Cornyn: 'It may be necessary to partially shut down the government'

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Cornyn's comments are a break from other congressional Republicans, who have largely shied away from explicitly threatening government shutdown or default. On Thursday, former Republican vice presidential candidate Paul Ryan said he thinks default could be prevented even if Congress does not strike a deal.

“I don’t believe we’re going to default on our bonds. I believe that we can do things to prevent that from happening," Ryan said on the Hugh Hewitt radio show.

A spokesman for the Wisconsin congressman later added that Ryan believed leaders in Congress would act to ensure the government would not default.

But other prominent Republicans have agreed with Cornyn and suggested a partial government shutdown was preferable to a bad deal.

On Wednesday, Sen. Pat Toomey (R-Pa.) said that plan was "a hell of a lot better" than allowing the president to again raise taxes.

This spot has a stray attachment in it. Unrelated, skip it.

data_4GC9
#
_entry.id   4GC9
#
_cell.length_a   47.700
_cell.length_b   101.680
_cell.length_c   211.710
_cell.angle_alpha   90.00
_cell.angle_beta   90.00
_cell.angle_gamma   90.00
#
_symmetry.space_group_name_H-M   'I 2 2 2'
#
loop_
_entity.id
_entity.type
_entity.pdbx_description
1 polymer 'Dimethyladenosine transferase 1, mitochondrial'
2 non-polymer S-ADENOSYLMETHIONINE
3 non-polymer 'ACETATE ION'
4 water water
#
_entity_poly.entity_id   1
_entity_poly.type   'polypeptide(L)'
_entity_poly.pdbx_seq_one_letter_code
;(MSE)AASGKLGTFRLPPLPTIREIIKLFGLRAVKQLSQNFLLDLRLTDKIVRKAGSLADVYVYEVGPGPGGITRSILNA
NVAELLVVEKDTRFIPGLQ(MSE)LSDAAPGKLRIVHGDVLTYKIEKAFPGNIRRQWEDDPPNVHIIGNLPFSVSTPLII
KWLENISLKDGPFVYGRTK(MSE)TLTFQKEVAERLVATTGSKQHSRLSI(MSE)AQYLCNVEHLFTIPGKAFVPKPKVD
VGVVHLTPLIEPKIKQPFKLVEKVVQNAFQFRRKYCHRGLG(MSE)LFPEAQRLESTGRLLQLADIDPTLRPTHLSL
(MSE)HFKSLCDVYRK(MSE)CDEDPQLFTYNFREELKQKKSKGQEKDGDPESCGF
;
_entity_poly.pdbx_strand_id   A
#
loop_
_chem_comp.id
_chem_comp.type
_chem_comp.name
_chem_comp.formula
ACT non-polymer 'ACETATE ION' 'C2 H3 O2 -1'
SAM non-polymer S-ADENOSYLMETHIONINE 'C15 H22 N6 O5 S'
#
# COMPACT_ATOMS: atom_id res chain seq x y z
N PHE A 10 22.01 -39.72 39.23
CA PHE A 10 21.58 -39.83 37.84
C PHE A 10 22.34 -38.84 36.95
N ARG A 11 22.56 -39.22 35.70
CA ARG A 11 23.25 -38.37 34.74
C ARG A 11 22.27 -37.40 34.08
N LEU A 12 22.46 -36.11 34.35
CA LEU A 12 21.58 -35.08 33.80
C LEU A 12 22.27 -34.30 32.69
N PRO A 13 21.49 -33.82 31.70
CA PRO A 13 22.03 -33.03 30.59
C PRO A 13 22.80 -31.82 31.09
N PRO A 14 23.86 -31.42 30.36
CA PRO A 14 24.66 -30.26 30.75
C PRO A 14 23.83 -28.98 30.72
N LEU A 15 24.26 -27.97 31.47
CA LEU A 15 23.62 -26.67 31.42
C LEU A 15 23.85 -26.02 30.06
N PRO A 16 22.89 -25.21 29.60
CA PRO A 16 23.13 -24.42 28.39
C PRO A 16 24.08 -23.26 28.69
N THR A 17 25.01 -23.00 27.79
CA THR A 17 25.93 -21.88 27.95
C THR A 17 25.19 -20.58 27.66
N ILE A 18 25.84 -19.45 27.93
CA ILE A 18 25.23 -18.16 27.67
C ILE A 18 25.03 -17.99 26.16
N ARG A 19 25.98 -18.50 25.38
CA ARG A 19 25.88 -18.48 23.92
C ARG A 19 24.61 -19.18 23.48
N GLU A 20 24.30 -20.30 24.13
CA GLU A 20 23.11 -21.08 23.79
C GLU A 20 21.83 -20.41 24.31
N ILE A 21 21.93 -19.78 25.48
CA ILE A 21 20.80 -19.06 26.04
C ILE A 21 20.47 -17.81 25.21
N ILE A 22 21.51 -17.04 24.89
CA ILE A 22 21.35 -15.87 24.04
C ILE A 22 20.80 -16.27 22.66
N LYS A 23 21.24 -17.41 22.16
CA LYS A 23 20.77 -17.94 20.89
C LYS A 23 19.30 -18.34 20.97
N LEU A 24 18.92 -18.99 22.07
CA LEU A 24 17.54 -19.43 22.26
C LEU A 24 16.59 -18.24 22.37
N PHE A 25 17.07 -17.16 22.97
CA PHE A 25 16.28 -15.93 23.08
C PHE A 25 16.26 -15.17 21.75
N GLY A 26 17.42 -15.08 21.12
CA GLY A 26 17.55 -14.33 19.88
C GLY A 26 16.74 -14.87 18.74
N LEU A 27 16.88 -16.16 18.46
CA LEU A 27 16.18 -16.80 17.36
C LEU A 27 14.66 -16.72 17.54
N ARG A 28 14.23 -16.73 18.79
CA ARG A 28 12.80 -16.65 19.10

“Our opportunity here is on the debt ceiling,” Toomey told MSNBC. “The president has made it very clear: he doesn’t even want to have a discussion about it, because he knows this is where we have leverage. We Republicans need to be willing to tolerate a temporary partial government shutdown — which is what that could mean — and insist that we get off the road to Greece because that’s the road we’re on right now.”

In 2011, Cornyn told reporters that a government shutdown would make Congress appear incompetent.

“My hope is that cooler heads will prevail,” he said at the time.

The federal government last shutdown during budget fights in 1995 and 1996 between President Bill Clinton and then-Speaker Newt Gingrich (R-Ga.) resulted in a total of 28 days of suspended non-essential services.